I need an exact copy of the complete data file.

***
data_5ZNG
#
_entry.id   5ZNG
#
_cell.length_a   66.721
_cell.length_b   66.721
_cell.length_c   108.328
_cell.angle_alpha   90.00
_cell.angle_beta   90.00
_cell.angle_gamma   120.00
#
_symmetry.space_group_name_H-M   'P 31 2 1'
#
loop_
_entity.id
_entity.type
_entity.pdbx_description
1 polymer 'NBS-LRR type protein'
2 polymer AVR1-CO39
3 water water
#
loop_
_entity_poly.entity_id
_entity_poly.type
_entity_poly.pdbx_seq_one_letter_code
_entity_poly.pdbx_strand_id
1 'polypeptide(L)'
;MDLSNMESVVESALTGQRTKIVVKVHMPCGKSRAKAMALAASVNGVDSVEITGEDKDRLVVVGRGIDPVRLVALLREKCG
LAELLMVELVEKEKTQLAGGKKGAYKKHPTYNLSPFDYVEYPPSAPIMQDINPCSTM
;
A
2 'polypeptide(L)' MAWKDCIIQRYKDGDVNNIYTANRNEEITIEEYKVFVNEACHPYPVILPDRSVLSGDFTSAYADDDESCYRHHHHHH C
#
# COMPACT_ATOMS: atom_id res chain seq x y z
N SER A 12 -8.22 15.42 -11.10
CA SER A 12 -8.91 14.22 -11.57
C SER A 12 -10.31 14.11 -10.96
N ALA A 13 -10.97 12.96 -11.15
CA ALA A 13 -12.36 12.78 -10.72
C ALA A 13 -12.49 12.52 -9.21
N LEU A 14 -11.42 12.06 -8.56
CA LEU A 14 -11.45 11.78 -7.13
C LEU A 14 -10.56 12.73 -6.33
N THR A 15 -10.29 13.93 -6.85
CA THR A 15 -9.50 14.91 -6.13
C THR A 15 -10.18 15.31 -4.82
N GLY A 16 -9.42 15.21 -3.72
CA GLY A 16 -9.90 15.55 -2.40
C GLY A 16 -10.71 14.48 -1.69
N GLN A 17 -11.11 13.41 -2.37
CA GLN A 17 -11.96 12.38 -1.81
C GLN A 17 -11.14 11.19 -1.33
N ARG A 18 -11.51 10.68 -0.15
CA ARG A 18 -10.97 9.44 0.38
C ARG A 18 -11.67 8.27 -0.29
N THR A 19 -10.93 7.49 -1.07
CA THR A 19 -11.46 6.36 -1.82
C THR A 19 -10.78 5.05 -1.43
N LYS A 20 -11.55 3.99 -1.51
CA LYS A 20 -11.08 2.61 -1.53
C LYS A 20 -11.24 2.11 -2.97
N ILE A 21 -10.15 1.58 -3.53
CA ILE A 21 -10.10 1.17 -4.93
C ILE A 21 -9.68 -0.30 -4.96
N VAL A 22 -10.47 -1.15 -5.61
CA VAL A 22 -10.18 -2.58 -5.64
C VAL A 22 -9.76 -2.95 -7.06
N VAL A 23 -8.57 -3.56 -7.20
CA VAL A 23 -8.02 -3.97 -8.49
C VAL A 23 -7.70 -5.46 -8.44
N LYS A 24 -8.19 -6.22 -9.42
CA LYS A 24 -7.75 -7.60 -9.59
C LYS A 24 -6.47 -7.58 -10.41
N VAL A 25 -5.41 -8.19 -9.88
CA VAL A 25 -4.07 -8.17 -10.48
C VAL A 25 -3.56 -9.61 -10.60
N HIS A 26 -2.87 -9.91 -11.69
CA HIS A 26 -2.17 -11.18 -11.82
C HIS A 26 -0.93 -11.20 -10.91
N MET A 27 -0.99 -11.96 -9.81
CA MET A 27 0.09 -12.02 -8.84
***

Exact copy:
data_5ZNG
#
_entry.id   5ZNG
#
_cell.length_a   66.721
_cell.length_b   66.721
_cell.length_c   108.328
_cell.angle_alpha   90.00
_cell.angle_beta   90.00
_cell.angle_gamma   120.00
#
_symmetry.space_group_name_H-M   'P 31 2 1'
#
loop_
_entity.id
_entity.type
_entity.pdbx_description
1 polymer 'NBS-LRR type protein'
2 polymer AVR1-CO39
3 water water
#
loop_
_entity_poly.entity_id
_entity_poly.type
_entity_poly.pdbx_seq_one_letter_code
_entity_poly.pdbx_strand_id
1 'polypeptide(L)'
;MDLSNMESVVESALTGQRTKIVVKVHMPCGKSRAKAMALAASVNGVDSVEITGEDKDRLVVVGRGIDPVRLVALLREKCG
LAELLMVELVEKEKTQLAGGKKGAYKKHPTYNLSPFDYVEYPPSAPIMQDINPCSTM
;
A
2 'polypeptide(L)' MAWKDCIIQRYKDGDVNNIYTANRNEEITIEEYKVFVNEACHPYPVILPDRSVLSGDFTSAYADDDESCYRHHHHHH C
#
# COMPACT_ATOMS: atom_id res chain seq x y z
N SER A 12 -8.22 15.42 -11.10
CA SER A 12 -8.91 14.22 -11.57
C SER A 12 -10.31 14.11 -10.96
N ALA A 13 -10.97 12.96 -11.15
CA ALA A 13 -12.36 12.78 -10.72
C ALA A 13 -12.49 12.52 -9.21
N LEU A 14 -11.42 12.06 -8.56
CA LEU A 14 -11.45 11.78 -7.13
C LEU A 14 -10.56 12.73 -6.33
N THR A 15 -10.29 13.93 -6.85
CA THR A 15 -9.50 14.91 -6.13
C THR A 15 -10.18 15.31 -4.82
N GLY A 16 -9.42 15.21 -3.72
CA GLY A 16 -9.90 15.55 -2.40
C GLY A 16 -10.71 14.48 -1.69
N GLN A 17 -11.11 13.41 -2.37
CA GLN A 17 -11.96 12.38 -1.81
C GLN A 17 -11.14 11.19 -1.33
N ARG A 18 -11.51 10.68 -0.15
CA ARG A 18 -10.97 9.44 0.38
C ARG A 18 -11.67 8.27 -0.29
N THR A 19 -10.93 7.49 -1.07
CA THR A 19 -11.46 6.36 -1.82
C THR A 19 -10.78 5.05 -1.43
N LYS A 20 -11.55 3.99 -1.51
CA LYS A 20 -11.08 2.61 -1.53
C LYS A 20 -11.24 2.11 -2.97
N ILE A 21 -10.15 1.58 -3.53
CA ILE A 21 -10.10 1.17 -4.93
C ILE A 21 -9.68 -0.30 -4.96
N VAL A 22 -10.47 -1.15 -5.61
CA VAL A 22 -10.18 -2.58 -5.64
C VAL A 22 -9.76 -2.95 -7.06
N VAL A 23 -8.57 -3.56 -7.20
CA VAL A 23 -8.02 -3.97 -8.49
C VAL A 23 -7.70 -5.46 -8.44
N LYS A 24 -8.19 -6.22 -9.42
CA LYS A 24 -7.75 -7.60 -9.59
C LYS A 24 -6.47 -7.58 -10.41
N VAL A 25 -5.41 -8.19 -9.88
CA VAL A 25 -4.07 -8.17 -10.48
C VAL A 25 -3.56 -9.61 -10.60
N HIS A 26 -2.87 -9.91 -11.69
CA HIS A 26 -2.17 -11.18 -11.82
C HIS A 26 -0.93 -11.20 -10.91
N MET A 27 -0.99 -11.96 -9.81
CA MET A 27 0.09 -12.02 -8.84